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When Ann Lake (Lynley) comes to pick up 4 year old Bunny from preschool, the child is nowhere to be found. Not only that – she has not been seen by anyone the entire day.

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“Hi! It’s my daughter’s first day of school in a new country! I couldn’t find anyone, so I left her to her own devices in an empty room. I’m sure someone will come find her eventually. If not, maybe you can check in on her at some point during the day, random stranger. Gotta dash! Ladida, mother of the year!”

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As she desperately starts searching for her girl, Ann finds that she has trouble convincing people that Bunny really exists. Apart from her brother Steven (Dullea), no one in England has ever seen the girl since they came over from the USA – not even the audience.

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“Darling sister – are you sure you remembered to take her with you when you moved..?”

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Even Bunny’s things have gone missing from their new house, and supercreepy landlord Horacio Wilson (Coward) cannot remember seeing them despite being very invasive while Ann was unpacking her toys and clothes. And now we are no longer sure there ever was a girl. But fear not! Superintendent Newhouse (Olivier) is on the case and determined to get to the bottom of the mystery!

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“And when she said her daughter was missing, what did you do then?” “Well, I tried to dick her, of course!” “Ah yes, naturally. “

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We loved this SO much! The characters are amazing and the mystery is very well done. Carol Lynley is wonderful as the increasingly frustrated and desperate Ann (while looking very much like a 1960s Keri Russell. Or the other way around, we suppose). Noël Coward is Creepy McCreeperson, Keir Dullea is slightly sinister, and Laurence Olivier’s Newhouse is likable from his very first appearance.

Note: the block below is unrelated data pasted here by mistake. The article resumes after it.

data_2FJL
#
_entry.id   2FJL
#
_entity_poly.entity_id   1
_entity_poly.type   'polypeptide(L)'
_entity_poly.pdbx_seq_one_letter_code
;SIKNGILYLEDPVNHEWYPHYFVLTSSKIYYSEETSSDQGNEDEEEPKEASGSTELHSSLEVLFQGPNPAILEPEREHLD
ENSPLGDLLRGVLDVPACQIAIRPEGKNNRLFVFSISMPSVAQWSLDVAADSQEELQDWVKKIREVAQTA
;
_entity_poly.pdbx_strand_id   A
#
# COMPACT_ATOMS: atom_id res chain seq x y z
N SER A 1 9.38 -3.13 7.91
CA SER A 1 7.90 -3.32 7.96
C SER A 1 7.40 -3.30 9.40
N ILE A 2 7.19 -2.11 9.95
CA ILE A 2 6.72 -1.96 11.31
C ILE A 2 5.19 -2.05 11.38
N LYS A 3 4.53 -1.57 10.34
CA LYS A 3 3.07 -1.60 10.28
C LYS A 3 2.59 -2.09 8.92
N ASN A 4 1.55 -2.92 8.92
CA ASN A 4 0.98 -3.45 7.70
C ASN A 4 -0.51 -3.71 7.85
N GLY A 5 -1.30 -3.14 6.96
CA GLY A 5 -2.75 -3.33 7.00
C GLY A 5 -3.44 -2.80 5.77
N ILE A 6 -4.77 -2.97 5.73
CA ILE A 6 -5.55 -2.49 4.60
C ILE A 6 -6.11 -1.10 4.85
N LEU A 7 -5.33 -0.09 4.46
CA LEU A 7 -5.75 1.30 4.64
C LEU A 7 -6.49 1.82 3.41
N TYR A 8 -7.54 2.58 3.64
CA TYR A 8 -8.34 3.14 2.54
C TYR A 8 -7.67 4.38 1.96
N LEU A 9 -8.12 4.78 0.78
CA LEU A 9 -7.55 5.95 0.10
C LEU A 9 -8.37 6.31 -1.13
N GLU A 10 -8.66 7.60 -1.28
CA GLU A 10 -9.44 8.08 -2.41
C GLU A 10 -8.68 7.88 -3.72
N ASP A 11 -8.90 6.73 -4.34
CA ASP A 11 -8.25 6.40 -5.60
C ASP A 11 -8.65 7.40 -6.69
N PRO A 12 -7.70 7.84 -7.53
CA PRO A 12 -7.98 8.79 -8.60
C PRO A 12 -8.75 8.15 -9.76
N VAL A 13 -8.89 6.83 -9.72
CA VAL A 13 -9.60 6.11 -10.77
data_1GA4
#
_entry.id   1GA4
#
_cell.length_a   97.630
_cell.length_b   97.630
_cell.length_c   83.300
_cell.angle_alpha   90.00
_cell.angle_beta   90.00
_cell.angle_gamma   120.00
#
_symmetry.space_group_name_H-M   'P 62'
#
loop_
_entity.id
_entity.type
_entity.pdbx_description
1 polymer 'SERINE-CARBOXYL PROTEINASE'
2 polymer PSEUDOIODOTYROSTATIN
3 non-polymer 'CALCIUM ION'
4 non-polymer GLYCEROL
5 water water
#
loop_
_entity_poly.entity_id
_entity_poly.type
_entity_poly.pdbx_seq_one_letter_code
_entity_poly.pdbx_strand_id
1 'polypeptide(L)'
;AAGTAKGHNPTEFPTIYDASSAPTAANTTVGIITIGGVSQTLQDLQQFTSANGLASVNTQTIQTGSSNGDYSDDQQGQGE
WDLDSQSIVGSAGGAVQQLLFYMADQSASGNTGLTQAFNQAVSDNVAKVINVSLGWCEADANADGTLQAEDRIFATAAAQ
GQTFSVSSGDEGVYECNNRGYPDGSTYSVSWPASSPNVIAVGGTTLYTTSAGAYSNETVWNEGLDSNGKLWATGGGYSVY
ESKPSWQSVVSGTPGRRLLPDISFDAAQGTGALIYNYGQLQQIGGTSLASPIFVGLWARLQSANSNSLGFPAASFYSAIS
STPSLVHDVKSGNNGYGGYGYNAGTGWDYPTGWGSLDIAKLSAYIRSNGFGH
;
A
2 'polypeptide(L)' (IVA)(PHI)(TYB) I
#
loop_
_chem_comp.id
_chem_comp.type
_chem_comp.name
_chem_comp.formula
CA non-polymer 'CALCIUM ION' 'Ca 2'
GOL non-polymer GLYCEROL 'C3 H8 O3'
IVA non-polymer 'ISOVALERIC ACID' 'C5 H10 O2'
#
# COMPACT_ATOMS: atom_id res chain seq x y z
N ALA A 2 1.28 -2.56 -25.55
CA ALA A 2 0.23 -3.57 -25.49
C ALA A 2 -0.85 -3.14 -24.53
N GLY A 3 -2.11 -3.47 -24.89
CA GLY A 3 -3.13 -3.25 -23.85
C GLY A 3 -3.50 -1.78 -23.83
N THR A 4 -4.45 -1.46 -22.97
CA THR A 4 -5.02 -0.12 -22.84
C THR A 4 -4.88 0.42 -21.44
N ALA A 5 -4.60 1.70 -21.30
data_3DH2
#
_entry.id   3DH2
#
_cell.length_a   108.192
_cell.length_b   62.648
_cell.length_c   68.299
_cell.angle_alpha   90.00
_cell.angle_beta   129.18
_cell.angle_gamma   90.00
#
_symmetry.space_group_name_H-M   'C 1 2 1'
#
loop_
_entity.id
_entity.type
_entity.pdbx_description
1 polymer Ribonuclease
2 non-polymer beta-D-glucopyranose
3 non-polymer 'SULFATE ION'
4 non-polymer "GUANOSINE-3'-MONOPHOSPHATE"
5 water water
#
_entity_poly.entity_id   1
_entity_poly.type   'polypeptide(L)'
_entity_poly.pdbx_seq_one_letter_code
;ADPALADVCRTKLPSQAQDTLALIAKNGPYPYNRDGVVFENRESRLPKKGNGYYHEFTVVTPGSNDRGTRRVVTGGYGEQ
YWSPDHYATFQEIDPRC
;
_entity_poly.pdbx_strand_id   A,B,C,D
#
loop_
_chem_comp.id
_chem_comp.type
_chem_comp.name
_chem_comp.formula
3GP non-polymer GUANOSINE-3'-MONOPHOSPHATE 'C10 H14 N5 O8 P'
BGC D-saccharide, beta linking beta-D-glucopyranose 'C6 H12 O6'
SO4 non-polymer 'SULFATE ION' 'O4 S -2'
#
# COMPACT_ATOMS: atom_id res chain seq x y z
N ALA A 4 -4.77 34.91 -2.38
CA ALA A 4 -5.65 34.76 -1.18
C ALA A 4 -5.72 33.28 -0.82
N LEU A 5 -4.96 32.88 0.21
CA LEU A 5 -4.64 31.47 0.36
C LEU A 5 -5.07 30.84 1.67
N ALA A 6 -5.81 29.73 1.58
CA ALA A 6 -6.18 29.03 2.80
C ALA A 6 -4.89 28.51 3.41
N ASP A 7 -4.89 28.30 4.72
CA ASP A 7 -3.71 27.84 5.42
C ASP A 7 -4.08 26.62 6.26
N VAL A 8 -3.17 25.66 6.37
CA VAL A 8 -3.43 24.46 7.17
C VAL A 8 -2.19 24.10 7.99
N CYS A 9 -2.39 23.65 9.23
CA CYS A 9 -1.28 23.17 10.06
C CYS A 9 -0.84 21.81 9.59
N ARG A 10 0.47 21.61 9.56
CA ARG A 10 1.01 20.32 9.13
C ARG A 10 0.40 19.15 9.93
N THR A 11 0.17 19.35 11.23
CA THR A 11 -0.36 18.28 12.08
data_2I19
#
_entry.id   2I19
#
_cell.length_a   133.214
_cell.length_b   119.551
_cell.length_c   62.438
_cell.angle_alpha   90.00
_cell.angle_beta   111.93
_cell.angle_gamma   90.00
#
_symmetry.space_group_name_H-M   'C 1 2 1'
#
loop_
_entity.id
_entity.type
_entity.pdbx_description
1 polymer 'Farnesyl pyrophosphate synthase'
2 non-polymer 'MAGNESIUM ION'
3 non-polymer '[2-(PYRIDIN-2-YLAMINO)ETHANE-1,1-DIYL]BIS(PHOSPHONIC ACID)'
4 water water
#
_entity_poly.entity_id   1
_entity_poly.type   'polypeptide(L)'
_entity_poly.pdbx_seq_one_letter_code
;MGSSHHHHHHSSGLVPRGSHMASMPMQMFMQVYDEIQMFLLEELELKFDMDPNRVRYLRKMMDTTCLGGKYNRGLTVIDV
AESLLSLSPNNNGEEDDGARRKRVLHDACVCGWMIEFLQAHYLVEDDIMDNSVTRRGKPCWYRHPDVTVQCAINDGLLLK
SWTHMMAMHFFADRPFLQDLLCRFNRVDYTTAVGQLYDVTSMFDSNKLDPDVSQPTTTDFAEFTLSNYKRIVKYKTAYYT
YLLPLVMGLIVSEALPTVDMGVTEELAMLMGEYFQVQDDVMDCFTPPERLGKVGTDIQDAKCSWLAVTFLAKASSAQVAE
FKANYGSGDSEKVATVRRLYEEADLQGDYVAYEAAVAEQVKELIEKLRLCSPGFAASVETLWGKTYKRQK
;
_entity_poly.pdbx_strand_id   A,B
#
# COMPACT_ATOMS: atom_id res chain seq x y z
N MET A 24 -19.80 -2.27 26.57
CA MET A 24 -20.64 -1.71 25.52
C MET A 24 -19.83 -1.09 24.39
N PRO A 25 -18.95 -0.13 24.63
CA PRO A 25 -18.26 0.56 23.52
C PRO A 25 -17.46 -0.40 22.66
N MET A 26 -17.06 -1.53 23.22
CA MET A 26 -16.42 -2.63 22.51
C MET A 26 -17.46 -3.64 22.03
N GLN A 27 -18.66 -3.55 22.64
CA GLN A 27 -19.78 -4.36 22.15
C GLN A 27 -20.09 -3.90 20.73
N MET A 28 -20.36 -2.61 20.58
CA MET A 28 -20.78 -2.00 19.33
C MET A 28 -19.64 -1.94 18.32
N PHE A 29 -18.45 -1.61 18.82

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“I’m a motherfucking legend!”

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AND HERE THERE MAY BE SPOILERS:

Trying to figure out who to believe and what is really going on was fun and kept us guessing (although our suspicions were eventually confirmed. Yay us!) Despite her slow start, Ann turned out to have agency and cunning – she was not just a damsel in distress!

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Even surrounded by eerie dolls, she puts to shame all those men who question her sanity. Take that, woman-not-being-believed-by-authorities-when-she-worries-about-her-child-trope!

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What we learned: Junket is junket. Also, trust no one.

Next time: Darling (1965)

#242 Seance on a Wet Afternoon

Watched: October 19 2019

Director: Bryan Forbes

Starring: Kim Stanley, Richard Attenborough

Year: 1964

Runtime: 2h 01min

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Myra Savage (Stanley) holds seances in her house for a living, but she feels very underappreciated. With her gift she should be more famous! Luckily her “spirit guide” has an excellent idea. Why not assist in a kidnapping case and get loads of publicity?

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“It is my right. I am a special snowflake. The spirits tell me so.”

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The unfortunate lack of local missing children will not stop this gal – if no children are willing to go missing for such a noble cause, she will just have to rope her submissive husband Bill (Attenborough) into taking care of it.

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“Don’t think of it as a felony. Think of it as a bonding exercise to save our marriage. 9 out of 10 therapists recommend trying new things together!”

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With little Amanda Clayton safely stashed in the nursery, Myra contacts the anguished parents to offer her services. For free, of course. She would never consider making money off of other people’s misery.

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“Why, officer, that would be completely immoral. I would not dream of charging this wealthy couple for helping them. But there’s nothing wrong with getting my name in the paper, is there?”